Trucking for the troops

Trucking for the troops

While most truck drivers in the U.S. worry about what the guy next to them is doing when he should be watching the road, there are a group of drivers who risk their lives every day, worried about a whole lot more than just the driver on his cell phone. They are the men and women who ferry supplies to our troops in war-torn countries such as Afghanistan.

army-driver.jpgMany people forget that even with all our military might, most of it would not be if not for fuel and other necessary supplies like replacement parts and food. And how does this stuff arrive at camps? Just like bread arrives in your local store: via truck.

And it’s not just the military’s men and women who put their lives on the line to deliver the goods, it’s also the average citizen. There is a wonderful article I saw today by Kathy Gannon of the Associated Press. Gannon writes about the haulers who transport 100 truckloads of fuel a day to the front lines to keep the U.S. army operational in Afghanistan.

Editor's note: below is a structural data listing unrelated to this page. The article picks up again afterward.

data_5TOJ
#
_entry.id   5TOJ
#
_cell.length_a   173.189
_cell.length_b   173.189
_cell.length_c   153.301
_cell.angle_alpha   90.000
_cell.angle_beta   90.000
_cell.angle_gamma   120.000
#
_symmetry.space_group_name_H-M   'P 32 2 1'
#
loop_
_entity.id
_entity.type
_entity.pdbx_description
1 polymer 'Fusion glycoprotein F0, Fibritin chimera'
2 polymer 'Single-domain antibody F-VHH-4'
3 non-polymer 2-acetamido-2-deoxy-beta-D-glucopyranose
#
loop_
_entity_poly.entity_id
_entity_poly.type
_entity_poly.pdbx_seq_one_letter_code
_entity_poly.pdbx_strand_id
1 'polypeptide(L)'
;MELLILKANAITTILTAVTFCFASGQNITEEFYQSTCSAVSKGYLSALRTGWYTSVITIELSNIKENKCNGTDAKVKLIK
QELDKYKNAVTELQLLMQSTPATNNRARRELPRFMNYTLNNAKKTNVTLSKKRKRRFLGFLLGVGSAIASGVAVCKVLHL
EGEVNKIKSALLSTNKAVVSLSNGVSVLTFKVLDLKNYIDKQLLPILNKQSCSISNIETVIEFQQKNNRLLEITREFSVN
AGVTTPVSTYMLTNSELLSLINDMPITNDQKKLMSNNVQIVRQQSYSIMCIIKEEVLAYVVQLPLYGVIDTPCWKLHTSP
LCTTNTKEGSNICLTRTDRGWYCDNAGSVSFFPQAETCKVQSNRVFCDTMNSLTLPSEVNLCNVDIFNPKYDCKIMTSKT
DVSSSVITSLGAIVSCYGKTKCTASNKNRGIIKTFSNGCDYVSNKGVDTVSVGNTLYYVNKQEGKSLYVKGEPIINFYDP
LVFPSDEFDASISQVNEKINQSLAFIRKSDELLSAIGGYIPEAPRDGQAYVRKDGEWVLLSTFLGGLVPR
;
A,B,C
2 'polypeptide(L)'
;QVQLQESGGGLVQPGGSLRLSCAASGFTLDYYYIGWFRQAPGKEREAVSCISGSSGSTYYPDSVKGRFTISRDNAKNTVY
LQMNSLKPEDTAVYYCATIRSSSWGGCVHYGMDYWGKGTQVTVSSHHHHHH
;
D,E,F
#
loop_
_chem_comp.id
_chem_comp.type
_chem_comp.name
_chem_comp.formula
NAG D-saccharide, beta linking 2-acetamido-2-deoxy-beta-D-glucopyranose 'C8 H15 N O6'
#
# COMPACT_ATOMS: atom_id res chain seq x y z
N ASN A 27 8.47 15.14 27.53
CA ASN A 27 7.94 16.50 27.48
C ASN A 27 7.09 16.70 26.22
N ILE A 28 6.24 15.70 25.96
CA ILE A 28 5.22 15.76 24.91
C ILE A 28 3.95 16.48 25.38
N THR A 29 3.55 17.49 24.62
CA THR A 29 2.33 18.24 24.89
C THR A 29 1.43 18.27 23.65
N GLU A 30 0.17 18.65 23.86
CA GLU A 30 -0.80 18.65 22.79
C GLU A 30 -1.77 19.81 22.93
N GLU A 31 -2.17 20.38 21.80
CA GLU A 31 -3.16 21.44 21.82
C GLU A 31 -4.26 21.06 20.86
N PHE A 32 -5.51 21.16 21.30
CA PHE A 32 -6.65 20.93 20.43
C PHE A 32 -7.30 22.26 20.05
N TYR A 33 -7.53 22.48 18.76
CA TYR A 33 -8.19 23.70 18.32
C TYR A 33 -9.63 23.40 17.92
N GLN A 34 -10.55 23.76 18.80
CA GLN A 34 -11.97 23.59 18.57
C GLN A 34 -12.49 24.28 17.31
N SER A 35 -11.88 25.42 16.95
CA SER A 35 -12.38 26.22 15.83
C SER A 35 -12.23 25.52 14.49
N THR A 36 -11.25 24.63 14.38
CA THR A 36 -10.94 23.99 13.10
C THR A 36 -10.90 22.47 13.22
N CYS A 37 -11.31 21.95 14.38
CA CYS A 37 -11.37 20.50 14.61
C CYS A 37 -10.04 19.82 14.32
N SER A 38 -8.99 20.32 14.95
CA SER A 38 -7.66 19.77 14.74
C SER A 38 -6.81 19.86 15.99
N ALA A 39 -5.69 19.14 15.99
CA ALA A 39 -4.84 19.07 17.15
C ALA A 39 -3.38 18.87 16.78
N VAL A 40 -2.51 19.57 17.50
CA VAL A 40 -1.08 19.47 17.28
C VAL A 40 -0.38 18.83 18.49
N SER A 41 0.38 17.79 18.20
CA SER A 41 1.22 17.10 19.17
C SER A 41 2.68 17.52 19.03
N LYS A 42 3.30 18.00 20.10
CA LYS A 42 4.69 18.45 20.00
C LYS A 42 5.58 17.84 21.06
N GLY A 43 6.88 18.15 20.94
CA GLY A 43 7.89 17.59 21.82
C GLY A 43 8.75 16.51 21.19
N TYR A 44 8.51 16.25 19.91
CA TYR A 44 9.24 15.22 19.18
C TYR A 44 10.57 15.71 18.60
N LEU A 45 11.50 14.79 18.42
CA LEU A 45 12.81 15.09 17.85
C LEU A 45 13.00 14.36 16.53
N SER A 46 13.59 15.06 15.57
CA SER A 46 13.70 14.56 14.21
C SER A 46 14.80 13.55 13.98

(You can read the whole story here)

And how much does this hazardous work pay? About $112 a month, enough for one driver, a Pakistani, to feed his wife and five children, a family that he sees only about twice a year, he tells Gannon.

According to a U.S. NATO spokesperson, roughly 27,000 trucks crossed a border post at Chaman, near Kandahar, last year. On average, about three per week are attacked.

People in this country were fascinated when the Discovery Channel began airing Ice Road Truckers a few years ago. Look how dangerous their jobs are, people said. If Discovery could produce a program about the truck drivers, both in and out of the military, that supply our troops, particularly in a time of war, I think we’d all have a new appreciation about what really goes into the war effort.

I’d encourage everyone to take a few minutes and go read Gannon’s story because it is a fascinating tale about the men and women – some of whom are not even U.S. citizens - who put their lives on the line daily to support the troops.